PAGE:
Yet, saying I’m proud of myself feels wrong, unearned, and boastful.
Why is that? There’s no way I’m the only person who can easily say I’m proud of you to a friend or colleague, but not myself. Looking in the mirror or to my boss during a check-in saying “I’m proud of myself” seems like the most difficult and unattainable task.
Then, like the universe wanted to talk to me, I saw an Instragram post about the Impostor Syndrome. This is the internal experience of believing that you are not as competent as others perceive you to be. Simply, I sit here after accomplishing so much and still feel like a phony, like I don’t belong where I am and I only got here because of dumb luck.
And wow if that isn’t me.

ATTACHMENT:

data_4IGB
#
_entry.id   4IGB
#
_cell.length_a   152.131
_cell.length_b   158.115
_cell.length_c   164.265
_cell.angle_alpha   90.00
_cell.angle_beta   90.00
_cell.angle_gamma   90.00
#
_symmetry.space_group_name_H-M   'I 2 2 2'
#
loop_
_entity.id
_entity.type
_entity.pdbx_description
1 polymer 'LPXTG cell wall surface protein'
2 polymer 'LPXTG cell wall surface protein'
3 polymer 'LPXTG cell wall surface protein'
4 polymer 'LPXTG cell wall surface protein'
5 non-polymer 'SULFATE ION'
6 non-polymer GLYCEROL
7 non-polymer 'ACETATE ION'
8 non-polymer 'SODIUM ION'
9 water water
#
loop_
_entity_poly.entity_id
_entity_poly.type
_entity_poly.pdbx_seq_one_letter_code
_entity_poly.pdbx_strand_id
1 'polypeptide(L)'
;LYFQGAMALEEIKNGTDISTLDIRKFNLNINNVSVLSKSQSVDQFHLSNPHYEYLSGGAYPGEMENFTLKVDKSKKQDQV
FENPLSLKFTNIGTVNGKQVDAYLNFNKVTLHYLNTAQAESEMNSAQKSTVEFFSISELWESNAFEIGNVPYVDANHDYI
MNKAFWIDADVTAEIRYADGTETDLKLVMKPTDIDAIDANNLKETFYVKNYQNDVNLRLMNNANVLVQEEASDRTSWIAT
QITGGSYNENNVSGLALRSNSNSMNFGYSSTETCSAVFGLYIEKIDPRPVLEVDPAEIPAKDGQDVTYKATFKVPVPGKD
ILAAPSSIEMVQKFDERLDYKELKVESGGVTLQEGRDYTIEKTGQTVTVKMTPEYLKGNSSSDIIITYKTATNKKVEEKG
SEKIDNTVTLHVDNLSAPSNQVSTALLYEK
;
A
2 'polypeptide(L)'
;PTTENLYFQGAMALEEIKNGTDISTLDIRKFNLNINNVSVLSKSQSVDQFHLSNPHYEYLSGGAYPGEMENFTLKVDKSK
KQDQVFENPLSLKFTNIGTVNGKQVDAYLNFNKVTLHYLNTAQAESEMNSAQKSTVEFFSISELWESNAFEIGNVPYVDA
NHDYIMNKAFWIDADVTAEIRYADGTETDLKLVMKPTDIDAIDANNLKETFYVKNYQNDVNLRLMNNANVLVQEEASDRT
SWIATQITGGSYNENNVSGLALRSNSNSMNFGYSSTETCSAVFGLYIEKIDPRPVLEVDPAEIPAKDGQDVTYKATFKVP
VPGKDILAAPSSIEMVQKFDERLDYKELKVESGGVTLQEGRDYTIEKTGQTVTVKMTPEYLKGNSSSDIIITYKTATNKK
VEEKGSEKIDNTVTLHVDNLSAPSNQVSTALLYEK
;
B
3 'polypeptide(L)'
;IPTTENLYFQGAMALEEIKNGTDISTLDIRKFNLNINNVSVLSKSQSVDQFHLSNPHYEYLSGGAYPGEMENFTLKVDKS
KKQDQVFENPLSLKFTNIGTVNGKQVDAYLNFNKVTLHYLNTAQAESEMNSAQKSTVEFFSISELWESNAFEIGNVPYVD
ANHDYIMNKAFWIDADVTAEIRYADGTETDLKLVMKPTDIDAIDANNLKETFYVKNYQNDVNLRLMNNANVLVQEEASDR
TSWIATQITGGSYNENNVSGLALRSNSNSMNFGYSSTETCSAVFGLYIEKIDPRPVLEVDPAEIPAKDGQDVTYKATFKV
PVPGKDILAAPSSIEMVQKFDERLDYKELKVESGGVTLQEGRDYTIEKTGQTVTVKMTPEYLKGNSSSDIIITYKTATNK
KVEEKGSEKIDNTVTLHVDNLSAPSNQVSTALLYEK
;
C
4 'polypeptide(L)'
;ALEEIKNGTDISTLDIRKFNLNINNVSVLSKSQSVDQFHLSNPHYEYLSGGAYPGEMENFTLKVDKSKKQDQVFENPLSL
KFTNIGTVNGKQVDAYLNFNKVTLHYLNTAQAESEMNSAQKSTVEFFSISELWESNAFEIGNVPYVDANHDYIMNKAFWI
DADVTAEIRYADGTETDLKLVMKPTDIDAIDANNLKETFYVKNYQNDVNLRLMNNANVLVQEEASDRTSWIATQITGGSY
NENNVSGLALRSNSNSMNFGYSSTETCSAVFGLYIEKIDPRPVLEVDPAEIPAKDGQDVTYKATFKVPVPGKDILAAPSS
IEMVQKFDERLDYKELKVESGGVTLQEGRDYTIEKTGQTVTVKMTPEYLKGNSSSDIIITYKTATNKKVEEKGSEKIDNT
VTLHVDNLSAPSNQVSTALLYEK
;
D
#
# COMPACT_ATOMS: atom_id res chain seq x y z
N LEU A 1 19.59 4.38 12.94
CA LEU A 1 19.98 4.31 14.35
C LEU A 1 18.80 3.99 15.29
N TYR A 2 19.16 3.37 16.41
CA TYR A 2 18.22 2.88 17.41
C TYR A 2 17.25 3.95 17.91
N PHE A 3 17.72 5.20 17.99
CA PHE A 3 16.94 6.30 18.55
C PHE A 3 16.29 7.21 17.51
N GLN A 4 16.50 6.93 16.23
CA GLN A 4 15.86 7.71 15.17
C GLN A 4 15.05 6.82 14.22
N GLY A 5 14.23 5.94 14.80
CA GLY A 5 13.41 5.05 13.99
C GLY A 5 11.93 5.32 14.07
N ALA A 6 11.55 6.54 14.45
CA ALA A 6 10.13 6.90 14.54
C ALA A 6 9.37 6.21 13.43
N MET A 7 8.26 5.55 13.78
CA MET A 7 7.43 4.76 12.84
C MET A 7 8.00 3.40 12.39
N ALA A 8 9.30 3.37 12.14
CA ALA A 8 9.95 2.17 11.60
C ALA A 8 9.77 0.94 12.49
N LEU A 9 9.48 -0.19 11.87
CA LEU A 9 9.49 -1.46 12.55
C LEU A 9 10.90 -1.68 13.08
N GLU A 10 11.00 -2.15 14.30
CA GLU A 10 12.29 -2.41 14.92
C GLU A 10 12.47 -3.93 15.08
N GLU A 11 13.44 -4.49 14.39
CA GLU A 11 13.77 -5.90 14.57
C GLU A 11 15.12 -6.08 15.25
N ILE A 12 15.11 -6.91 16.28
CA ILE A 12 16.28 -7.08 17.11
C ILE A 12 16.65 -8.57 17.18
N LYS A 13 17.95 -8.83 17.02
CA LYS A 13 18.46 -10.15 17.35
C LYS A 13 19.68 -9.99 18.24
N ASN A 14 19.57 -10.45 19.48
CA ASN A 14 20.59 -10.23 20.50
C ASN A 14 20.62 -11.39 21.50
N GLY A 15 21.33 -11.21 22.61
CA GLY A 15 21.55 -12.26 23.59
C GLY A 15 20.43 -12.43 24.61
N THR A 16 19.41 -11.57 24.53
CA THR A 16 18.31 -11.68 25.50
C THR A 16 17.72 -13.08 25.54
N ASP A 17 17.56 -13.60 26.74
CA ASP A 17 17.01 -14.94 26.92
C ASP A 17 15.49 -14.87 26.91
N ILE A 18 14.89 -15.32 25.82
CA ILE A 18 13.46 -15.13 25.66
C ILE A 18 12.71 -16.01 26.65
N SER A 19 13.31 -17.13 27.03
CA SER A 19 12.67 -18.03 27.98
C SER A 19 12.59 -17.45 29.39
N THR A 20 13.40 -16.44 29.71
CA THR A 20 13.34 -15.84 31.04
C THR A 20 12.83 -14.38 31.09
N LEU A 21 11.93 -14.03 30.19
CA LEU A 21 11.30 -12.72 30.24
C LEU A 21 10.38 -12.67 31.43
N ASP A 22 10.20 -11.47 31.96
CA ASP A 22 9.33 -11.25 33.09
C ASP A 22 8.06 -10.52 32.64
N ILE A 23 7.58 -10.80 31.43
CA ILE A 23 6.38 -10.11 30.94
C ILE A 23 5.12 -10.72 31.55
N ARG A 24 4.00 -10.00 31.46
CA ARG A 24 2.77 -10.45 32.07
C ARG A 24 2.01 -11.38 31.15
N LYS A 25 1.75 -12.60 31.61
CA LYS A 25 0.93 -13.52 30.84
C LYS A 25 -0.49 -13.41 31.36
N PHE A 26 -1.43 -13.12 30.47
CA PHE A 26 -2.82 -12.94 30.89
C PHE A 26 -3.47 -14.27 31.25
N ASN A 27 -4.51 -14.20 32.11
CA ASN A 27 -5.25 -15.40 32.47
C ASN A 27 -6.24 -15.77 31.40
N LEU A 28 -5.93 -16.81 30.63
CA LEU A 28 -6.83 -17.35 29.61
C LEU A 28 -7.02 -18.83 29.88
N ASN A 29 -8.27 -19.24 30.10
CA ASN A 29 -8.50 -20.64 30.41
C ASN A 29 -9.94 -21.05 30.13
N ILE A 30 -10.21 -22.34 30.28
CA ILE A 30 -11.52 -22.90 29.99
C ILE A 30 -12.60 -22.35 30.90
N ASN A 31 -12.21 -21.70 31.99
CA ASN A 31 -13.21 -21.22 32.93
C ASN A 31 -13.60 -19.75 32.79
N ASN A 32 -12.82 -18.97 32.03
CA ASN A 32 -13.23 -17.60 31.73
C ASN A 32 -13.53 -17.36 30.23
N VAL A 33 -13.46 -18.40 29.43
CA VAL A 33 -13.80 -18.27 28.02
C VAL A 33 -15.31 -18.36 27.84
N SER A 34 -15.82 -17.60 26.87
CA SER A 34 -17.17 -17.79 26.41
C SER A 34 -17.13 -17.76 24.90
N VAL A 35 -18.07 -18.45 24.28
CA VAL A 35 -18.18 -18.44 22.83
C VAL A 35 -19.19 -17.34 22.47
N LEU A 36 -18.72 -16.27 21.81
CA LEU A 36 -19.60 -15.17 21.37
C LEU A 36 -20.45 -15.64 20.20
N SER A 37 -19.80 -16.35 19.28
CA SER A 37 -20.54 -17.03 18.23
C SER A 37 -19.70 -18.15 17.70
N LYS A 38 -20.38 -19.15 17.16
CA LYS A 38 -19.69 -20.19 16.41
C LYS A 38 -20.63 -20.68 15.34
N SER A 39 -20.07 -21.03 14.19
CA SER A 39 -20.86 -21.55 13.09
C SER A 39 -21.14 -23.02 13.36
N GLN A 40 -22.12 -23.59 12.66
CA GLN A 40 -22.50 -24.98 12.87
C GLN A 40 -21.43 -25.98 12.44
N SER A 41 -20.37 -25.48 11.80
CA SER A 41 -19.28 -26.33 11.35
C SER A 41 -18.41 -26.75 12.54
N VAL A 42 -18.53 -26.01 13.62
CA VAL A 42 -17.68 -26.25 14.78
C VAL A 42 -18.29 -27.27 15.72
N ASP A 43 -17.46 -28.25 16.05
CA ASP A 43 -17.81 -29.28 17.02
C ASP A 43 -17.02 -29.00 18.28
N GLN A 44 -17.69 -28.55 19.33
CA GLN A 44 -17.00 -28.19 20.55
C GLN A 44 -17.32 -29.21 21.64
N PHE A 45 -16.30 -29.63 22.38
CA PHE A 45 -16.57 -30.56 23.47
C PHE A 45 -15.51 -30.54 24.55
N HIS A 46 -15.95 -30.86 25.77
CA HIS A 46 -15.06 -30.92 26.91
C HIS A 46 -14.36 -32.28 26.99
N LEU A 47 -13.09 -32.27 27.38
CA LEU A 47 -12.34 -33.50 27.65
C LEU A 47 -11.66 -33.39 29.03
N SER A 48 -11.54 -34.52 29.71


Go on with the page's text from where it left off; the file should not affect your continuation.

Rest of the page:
My entire life, I’ve struggled with self-doubt, being unable to assess my competence and skills realistically, berating my performance through self-deprecating humor, and being fearful I won’t live up to what others expect of me.
When in reality, I’m awesome. I work hard, I empathize and connect with people, I communicate well, and adapt to situations quicker than most.
I’ve been underselling myself for years by thinking that being humble is better than making others uncomfortable with my success. And maybe I still think that way. Throughout this entire post, I’ve struggled to not include some type of self-deprecating joke to soften the mood.
If you’ve ever felt this way, know you’re not alone. I’m right there with you and we’ll figure out a way to comfortably and confidently say to ourselves that we’re proud of us. I’m here to say, it’s okay to be proud of yourself, but can’t quite say it to others. That’s a battle for another day.
Thanks for reading